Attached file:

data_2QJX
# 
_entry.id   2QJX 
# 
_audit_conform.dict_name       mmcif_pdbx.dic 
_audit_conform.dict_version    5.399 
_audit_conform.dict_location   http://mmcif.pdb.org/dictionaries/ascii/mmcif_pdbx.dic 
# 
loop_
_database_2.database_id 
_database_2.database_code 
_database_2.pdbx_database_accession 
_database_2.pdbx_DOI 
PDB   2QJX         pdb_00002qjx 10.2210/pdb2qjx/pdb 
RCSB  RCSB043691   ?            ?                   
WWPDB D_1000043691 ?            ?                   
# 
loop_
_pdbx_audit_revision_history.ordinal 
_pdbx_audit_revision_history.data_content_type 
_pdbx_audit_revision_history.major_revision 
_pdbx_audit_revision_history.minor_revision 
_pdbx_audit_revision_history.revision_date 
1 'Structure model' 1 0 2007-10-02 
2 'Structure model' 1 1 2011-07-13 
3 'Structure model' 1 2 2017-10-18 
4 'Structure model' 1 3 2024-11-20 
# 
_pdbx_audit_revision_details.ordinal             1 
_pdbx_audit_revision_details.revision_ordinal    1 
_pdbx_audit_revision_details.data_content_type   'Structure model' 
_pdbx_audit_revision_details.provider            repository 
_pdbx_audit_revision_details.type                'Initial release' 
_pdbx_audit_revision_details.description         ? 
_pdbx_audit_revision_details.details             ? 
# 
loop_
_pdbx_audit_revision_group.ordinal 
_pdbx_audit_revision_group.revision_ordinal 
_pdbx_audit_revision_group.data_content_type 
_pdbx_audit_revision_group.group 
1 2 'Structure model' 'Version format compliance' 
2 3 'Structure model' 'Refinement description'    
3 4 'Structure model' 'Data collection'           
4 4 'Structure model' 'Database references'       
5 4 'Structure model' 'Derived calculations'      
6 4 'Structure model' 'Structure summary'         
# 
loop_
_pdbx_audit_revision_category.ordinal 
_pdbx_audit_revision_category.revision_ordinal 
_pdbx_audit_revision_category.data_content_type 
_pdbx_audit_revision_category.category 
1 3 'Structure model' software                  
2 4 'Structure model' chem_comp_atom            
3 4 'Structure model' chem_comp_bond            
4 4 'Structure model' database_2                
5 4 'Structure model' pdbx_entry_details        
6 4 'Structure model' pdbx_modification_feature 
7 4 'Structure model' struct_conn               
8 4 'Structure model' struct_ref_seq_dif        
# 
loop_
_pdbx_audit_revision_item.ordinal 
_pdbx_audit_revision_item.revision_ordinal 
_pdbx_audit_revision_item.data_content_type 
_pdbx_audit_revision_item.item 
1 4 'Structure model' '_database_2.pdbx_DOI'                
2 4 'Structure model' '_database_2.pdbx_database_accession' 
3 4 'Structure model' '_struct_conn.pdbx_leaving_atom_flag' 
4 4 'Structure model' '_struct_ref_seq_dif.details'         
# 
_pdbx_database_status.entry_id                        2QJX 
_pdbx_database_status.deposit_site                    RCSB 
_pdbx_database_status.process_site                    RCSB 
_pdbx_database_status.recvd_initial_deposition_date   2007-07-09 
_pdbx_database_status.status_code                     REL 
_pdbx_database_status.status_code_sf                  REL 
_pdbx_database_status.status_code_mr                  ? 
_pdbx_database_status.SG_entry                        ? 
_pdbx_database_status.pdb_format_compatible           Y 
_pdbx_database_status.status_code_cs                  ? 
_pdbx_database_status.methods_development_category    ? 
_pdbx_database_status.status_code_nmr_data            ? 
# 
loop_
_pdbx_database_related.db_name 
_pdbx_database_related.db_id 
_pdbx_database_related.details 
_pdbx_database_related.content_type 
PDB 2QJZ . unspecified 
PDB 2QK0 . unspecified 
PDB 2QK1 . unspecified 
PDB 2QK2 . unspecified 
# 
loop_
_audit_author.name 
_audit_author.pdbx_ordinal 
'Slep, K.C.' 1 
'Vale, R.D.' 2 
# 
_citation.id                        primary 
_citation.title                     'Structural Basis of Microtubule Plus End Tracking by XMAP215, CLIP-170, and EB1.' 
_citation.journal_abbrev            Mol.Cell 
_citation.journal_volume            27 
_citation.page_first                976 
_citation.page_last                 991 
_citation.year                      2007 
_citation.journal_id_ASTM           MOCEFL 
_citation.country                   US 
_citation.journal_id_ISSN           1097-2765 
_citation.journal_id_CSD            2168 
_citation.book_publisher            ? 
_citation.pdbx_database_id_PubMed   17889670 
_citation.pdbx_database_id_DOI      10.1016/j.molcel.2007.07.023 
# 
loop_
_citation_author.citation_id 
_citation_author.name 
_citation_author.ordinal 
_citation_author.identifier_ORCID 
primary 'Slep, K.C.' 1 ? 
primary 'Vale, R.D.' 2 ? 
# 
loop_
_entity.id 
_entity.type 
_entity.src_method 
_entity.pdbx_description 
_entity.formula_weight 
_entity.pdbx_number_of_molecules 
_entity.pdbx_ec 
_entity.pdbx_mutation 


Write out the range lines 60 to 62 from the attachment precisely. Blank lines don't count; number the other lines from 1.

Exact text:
7 4 'Structure model' struct_conn               
8 4 'Structure model' struct_ref_seq_dif        
# 